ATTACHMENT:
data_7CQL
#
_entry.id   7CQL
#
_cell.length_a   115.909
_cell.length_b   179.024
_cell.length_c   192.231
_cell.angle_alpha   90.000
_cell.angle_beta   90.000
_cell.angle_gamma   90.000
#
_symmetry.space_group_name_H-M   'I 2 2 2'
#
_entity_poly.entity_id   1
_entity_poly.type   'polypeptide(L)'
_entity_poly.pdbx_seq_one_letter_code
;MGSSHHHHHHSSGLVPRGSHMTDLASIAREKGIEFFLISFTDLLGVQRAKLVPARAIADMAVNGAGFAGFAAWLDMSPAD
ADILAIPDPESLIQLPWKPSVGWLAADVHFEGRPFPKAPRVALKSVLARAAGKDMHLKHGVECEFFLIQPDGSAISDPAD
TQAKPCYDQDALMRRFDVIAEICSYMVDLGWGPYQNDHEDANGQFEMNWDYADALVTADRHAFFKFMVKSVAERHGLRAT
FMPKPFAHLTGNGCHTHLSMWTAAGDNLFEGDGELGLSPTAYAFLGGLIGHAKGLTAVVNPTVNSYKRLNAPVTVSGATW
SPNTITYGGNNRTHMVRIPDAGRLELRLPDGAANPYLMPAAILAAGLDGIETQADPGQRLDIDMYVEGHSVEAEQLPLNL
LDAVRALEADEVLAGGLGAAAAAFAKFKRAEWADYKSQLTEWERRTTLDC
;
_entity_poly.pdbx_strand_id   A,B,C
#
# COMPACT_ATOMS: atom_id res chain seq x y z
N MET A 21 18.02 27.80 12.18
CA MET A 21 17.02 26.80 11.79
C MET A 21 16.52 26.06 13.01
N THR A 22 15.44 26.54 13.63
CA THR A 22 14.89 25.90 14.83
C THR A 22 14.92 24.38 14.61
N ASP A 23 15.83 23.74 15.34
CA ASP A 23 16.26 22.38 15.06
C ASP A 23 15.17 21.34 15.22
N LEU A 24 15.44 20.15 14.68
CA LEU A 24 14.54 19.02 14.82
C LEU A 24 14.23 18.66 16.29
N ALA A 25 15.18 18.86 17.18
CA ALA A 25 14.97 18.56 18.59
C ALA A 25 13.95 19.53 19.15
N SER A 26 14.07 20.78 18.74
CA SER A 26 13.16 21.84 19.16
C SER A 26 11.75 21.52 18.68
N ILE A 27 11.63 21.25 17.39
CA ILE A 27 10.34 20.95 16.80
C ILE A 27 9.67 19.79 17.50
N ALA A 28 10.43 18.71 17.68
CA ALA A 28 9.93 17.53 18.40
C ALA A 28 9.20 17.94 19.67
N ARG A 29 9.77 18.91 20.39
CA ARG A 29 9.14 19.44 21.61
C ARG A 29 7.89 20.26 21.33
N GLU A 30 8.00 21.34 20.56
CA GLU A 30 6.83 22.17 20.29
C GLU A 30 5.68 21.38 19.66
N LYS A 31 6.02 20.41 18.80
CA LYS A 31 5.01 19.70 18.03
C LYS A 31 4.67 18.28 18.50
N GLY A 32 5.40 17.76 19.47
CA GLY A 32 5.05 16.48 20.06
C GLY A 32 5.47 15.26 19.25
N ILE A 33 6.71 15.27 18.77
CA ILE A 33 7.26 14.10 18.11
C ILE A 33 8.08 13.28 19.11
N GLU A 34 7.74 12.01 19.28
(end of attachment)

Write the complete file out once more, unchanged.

data_7CQL
#
_entry.id   7CQL
#
_cell.length_a   115.909
_cell.length_b   179.024
_cell.length_c   192.231
_cell.angle_alpha   90.000
_cell.angle_beta   90.000
_cell.angle_gamma   90.000
#
_symmetry.space_group_name_H-M   'I 2 2 2'
#
_entity_poly.entity_id   1
_entity_poly.type   'polypeptide(L)'
_entity_poly.pdbx_seq_one_letter_code
;MGSSHHHHHHSSGLVPRGSHMTDLASIAREKGIEFFLISFTDLLGVQRAKLVPARAIADMAVNGAGFAGFAAWLDMSPAD
ADILAIPDPESLIQLPWKPSVGWLAADVHFEGRPFPKAPRVALKSVLARAAGKDMHLKHGVECEFFLIQPDGSAISDPAD
TQAKPCYDQDALMRRFDVIAEICSYMVDLGWGPYQNDHEDANGQFEMNWDYADALVTADRHAFFKFMVKSVAERHGLRAT
FMPKPFAHLTGNGCHTHLSMWTAAGDNLFEGDGELGLSPTAYAFLGGLIGHAKGLTAVVNPTVNSYKRLNAPVTVSGATW
SPNTITYGGNNRTHMVRIPDAGRLELRLPDGAANPYLMPAAILAAGLDGIETQADPGQRLDIDMYVEGHSVEAEQLPLNL
LDAVRALEADEVLAGGLGAAAAAFAKFKRAEWADYKSQLTEWERRTTLDC
;
_entity_poly.pdbx_strand_id   A,B,C
#
# COMPACT_ATOMS: atom_id res chain seq x y z
N MET A 21 18.02 27.80 12.18
CA MET A 21 17.02 26.80 11.79
C MET A 21 16.52 26.06 13.01
N THR A 22 15.44 26.54 13.63
CA THR A 22 14.89 25.90 14.83
C THR A 22 14.92 24.38 14.61
N ASP A 23 15.83 23.74 15.34
CA ASP A 23 16.26 22.38 15.06
C ASP A 23 15.17 21.34 15.22
N LEU A 24 15.44 20.15 14.68
CA LEU A 24 14.54 19.02 14.82
C LEU A 24 14.23 18.66 16.29
N ALA A 25 15.18 18.86 17.18
CA ALA A 25 14.97 18.56 18.59
C ALA A 25 13.95 19.53 19.15
N SER A 26 14.07 20.78 18.74
CA SER A 26 13.16 21.84 19.16
C SER A 26 11.75 21.52 18.68
N ILE A 27 11.63 21.25 17.39
CA ILE A 27 10.34 20.95 16.80
C ILE A 27 9.67 19.79 17.50
N ALA A 28 10.43 18.71 17.68
CA ALA A 28 9.93 17.53 18.40
C ALA A 28 9.20 17.94 19.67
N ARG A 29 9.77 18.91 20.39
CA ARG A 29 9.14 19.44 21.61
C ARG A 29 7.89 20.26 21.33
N GLU A 30 8.00 21.34 20.56
CA GLU A 30 6.83 22.17 20.29
C GLU A 30 5.68 21.38 19.66
N LYS A 31 6.02 20.41 18.80
CA LYS A 31 5.01 19.70 18.03
C LYS A 31 4.67 18.28 18.50
N GLY A 32 5.40 17.76 19.47
CA GLY A 32 5.05 16.48 20.06
C GLY A 32 5.47 15.26 19.25
N ILE A 33 6.71 15.27 18.77
CA ILE A 33 7.26 14.10 18.11
C ILE A 33 8.08 13.28 19.11
N GLU A 34 7.74 12.01 19.28